Once Upon a Time
“Once upon a time” are words that cue children and adults alike to snuggle into their chairs, suspend all disbelief, and open hearts and minds to the wonders of a great story. Lured by glowing cover blurbs and reviews (you’d think after more decades of reading than I care to admit I’d know better, wouldn’t you?)I planned to do just that, but this Once Upon A Time left me flat. Here Ms. Rogers combines fairy tale elements with historical romance and starts with a promising story premise. Unfortunately, this book never lives up to the promise.
The year is 1850 and Amethyst Danton, daughter of Lord Farley Danton, Viscount of Wyfirth, and the Lady Cornelia, is enjoying the last day of her visit with her eccentric great-aunt Daffy in Ireland. Amy falls asleep in a fairy ring and awakens to gorgeous Comlan, king of the Tuatha De Danaan. Reawakening inside the fairy ring, Amy is convinced her experience in the fairy kingdom was only a dream and returns to London for the Season and for the distasteful marriage her parents have arranged to villain Orville Bennett.
At the first gala of the season, she is astonished to find none other than the fairy king she thought she had dreamed. Jealous, Orville threatens to have Comlan investigated and exposed as a charlatan to London society, and Amy determines to find a way to warn Comlan. We soon learn that Comlan has come to London expressly to warn Amy of a great danger threatening her beloved Daffy. The plot thickens as we learn that Amy’s brother, Garnet, is conducting tests of some sort, and in order to earn money to buy his wife a home of her own, has involved himself in shady business with Orville even though he detests the man. Then, halfway through the book, a new pair of villains arise to further plague poor Amy.
I think the main thing that disappointed me was the author’s breaking the cardinal rule of writing which is, “show – don’t tell.” Ms. Rogers uses narrative to describe what is happening instead of allowing the reader to interpret it for herself through dialogue and action. As such, I felt as though I was watching mannequins act out the scenes while the ever-present narrator dictated to me what I was supposed to think about it. I’m all for experiencing the hero’s point of view as well as the heroine’s, but in this case everyone’s point of view is given, sometimes changing in the midst of a sentence! I never could reach the point where I cared about the heroine or the hero. I was repeatedly told that Amy was smart, brave, and independent, but all I could see was a resentful, lip-biting, eyebrow-furrowing, ever blushing, continually self-recriminating twit.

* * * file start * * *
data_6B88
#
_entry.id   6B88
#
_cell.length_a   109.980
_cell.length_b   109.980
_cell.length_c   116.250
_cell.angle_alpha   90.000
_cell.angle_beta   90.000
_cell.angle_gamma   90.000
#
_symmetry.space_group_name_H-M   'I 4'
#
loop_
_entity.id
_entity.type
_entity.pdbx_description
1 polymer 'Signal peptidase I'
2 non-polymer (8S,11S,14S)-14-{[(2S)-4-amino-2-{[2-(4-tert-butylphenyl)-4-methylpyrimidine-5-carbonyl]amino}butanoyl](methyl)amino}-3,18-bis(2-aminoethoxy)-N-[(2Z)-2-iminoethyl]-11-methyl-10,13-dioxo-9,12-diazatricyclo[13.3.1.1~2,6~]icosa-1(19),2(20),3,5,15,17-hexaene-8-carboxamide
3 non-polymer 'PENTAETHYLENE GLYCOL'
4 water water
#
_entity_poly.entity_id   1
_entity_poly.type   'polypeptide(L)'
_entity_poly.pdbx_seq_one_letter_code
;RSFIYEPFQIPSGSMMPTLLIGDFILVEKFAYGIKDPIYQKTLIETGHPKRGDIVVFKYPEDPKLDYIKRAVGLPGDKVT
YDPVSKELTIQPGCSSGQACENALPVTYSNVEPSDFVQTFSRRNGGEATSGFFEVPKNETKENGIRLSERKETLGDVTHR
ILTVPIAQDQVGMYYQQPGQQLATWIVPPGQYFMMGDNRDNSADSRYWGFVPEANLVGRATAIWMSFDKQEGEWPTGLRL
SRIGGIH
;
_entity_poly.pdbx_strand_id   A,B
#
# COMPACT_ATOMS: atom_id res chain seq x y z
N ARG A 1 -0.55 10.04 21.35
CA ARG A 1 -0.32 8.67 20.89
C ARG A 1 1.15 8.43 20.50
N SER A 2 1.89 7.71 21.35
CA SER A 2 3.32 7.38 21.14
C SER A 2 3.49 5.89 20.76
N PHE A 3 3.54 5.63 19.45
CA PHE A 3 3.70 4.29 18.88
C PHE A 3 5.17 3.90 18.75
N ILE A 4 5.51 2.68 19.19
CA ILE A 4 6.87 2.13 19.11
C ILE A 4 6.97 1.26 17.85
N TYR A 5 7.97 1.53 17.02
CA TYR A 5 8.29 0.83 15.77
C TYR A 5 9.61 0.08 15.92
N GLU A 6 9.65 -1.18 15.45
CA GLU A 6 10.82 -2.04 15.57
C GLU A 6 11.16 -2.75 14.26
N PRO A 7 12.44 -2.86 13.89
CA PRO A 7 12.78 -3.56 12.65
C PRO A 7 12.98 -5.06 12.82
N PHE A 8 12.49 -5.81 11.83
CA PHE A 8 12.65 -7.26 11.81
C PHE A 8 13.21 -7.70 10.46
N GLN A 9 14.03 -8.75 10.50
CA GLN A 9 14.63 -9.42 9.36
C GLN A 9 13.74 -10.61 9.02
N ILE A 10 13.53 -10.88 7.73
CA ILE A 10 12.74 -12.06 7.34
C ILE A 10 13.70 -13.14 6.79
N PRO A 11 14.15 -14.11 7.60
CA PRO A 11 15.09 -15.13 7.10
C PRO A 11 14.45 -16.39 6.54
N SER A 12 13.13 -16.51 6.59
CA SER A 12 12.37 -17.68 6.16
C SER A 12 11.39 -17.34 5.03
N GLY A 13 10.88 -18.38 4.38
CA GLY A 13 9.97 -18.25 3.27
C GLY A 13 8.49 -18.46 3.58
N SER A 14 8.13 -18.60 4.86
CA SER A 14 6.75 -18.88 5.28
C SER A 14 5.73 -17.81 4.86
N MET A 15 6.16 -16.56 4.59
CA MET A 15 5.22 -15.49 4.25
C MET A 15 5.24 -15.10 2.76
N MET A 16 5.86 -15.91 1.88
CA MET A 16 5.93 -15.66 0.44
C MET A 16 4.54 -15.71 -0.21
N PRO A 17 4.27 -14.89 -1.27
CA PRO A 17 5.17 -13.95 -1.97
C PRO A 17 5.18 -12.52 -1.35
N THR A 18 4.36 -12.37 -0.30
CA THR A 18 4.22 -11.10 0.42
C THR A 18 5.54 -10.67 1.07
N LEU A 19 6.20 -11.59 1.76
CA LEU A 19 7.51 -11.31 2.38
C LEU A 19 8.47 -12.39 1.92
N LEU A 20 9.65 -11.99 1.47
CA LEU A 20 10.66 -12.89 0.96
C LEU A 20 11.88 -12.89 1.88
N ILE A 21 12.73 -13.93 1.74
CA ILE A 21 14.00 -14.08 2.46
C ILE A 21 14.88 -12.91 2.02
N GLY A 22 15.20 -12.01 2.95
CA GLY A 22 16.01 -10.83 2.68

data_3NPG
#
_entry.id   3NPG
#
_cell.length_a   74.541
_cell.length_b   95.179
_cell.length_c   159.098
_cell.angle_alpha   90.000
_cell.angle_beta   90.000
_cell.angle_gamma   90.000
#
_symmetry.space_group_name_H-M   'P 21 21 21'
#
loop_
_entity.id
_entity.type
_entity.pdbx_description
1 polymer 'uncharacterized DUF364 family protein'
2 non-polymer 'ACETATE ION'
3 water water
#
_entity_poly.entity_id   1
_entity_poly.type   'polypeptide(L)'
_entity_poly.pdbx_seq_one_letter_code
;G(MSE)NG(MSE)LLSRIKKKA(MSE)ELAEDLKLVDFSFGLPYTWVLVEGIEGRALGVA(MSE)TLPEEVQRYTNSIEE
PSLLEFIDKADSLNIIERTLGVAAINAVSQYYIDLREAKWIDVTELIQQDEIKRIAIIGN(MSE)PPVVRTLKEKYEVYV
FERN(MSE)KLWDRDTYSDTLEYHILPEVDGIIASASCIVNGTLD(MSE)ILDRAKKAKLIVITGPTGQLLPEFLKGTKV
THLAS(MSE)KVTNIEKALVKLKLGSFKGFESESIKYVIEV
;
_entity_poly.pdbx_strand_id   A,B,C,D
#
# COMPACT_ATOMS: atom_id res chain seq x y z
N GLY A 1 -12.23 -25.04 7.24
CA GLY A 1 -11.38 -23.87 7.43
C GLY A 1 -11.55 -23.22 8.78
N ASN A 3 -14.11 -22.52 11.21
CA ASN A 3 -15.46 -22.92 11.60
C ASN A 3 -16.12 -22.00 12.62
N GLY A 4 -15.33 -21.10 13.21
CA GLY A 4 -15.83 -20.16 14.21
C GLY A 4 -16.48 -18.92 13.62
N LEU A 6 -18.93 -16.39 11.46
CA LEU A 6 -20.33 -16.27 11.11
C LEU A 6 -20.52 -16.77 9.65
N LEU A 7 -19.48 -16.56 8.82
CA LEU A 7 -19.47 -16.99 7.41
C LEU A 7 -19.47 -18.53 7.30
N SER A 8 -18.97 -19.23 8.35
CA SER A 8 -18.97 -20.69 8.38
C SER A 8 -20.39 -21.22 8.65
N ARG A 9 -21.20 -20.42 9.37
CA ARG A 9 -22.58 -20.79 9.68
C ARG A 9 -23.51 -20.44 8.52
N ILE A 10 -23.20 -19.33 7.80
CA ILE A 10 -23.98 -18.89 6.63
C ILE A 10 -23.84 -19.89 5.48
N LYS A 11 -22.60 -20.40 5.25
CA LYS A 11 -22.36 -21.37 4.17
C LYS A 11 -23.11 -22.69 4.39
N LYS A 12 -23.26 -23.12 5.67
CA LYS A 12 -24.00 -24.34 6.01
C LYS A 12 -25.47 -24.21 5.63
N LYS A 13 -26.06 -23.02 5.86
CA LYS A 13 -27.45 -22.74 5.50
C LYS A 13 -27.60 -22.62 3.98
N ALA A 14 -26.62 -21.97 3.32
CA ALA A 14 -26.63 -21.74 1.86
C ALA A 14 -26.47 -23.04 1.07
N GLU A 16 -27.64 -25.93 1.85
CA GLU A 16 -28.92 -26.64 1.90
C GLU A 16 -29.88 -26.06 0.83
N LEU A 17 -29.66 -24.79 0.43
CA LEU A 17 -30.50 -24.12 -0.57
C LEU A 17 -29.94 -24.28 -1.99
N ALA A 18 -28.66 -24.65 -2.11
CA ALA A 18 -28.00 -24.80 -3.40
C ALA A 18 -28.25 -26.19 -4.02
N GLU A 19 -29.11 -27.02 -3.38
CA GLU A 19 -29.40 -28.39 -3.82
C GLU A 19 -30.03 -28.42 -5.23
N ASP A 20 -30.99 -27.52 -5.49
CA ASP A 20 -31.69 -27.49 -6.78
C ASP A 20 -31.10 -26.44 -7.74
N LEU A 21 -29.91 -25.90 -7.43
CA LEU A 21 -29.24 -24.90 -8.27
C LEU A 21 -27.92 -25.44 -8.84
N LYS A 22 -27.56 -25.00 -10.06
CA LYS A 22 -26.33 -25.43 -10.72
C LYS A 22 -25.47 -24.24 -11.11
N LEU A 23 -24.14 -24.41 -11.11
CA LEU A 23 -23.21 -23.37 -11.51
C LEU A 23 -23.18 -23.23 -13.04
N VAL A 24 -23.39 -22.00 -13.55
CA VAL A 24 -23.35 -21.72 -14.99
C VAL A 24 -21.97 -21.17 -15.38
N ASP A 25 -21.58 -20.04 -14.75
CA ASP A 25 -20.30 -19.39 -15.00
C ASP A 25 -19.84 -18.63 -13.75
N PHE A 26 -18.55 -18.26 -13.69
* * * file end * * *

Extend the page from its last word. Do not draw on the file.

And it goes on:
The author seemed obsessed with the physical traits of her characters, so every mention of them bogged down with repetitious references to their hair color, eye color (which is constantly darkening and becoming lighter and that puts strange pictures in my mind) and in Amy’s case, an endless stream of lip-chewing and flushing. Comlan was a little better, but his behavior was so inconsistent he was rendered totally unbelievable. The situations that are supposed to build tension and even suspense are again unbelievable, and often too simple, and so any drama comes off as melodrama without the tongue-in-cheek humor that can make it fun. By the time I reached the climax I could swallow no more, and I found the solution for all Daffy’s, Amy’s, and Garnet’s, problems simply unbelievable.
In fairness, I did find the ending of the book to be the best material in it. If Ms. Rogers had written the entire book like she did the last chapter and epilogue I think this could have lived up to the cover blurbs.